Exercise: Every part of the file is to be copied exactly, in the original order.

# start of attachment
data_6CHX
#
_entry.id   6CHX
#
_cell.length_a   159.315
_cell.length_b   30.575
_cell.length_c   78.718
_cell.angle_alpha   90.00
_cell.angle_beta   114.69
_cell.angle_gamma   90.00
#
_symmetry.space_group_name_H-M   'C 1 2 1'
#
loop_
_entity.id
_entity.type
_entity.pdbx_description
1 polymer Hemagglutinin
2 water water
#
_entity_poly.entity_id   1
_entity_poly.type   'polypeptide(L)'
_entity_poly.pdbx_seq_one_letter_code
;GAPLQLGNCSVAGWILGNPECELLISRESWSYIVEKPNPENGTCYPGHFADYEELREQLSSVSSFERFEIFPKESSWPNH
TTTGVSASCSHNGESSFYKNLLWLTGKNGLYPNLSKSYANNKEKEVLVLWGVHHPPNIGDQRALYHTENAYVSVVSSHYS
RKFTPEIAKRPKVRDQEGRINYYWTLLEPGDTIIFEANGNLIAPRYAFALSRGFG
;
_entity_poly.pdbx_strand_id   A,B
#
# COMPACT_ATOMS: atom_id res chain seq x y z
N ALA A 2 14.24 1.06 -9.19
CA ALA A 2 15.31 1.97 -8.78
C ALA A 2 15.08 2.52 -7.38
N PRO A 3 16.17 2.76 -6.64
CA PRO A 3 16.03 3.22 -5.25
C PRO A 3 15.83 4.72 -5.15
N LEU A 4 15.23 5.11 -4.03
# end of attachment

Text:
data_6CHX
#
_entry.id   6CHX
#
_cell.length_a   159.315
_cell.length_b   30.575
_cell.length_c   78.718
_cell.angle_alpha   90.00
_cell.angle_beta   114.69
_cell.angle_gamma   90.00
#
_symmetry.space_group_name_H-M   'C 1 2 1'
#
loop_
_entity.id
_entity.type
_entity.pdbx_description
1 polymer Hemagglutinin
2 water water
#
_entity_poly.entity_id   1
_entity_poly.type   'polypeptide(L)'
_entity_poly.pdbx_seq_one_letter_code
;GAPLQLGNCSVAGWILGNPECELLISRESWSYIVEKPNPENGTCYPGHFADYEELREQLSSVSSFERFEIFPKESSWPNH
TTTGVSASCSHNGESSFYKNLLWLTGKNGLYPNLSKSYANNKEKEVLVLWGVHHPPNIGDQRALYHTENAYVSVVSSHYS
RKFTPEIAKRPKVRDQEGRINYYWTLLEPGDTIIFEANGNLIAPRYAFALSRGFG
;
_entity_poly.pdbx_strand_id   A,B
#
# COMPACT_ATOMS: atom_id res chain seq x y z
N ALA A 2 14.24 1.06 -9.19
CA ALA A 2 15.31 1.97 -8.78
C ALA A 2 15.08 2.52 -7.38
N PRO A 3 16.17 2.76 -6.64
CA PRO A 3 16.03 3.22 -5.25
C PRO A 3 15.83 4.72 -5.15
N LEU A 4 15.23 5.11 -4.03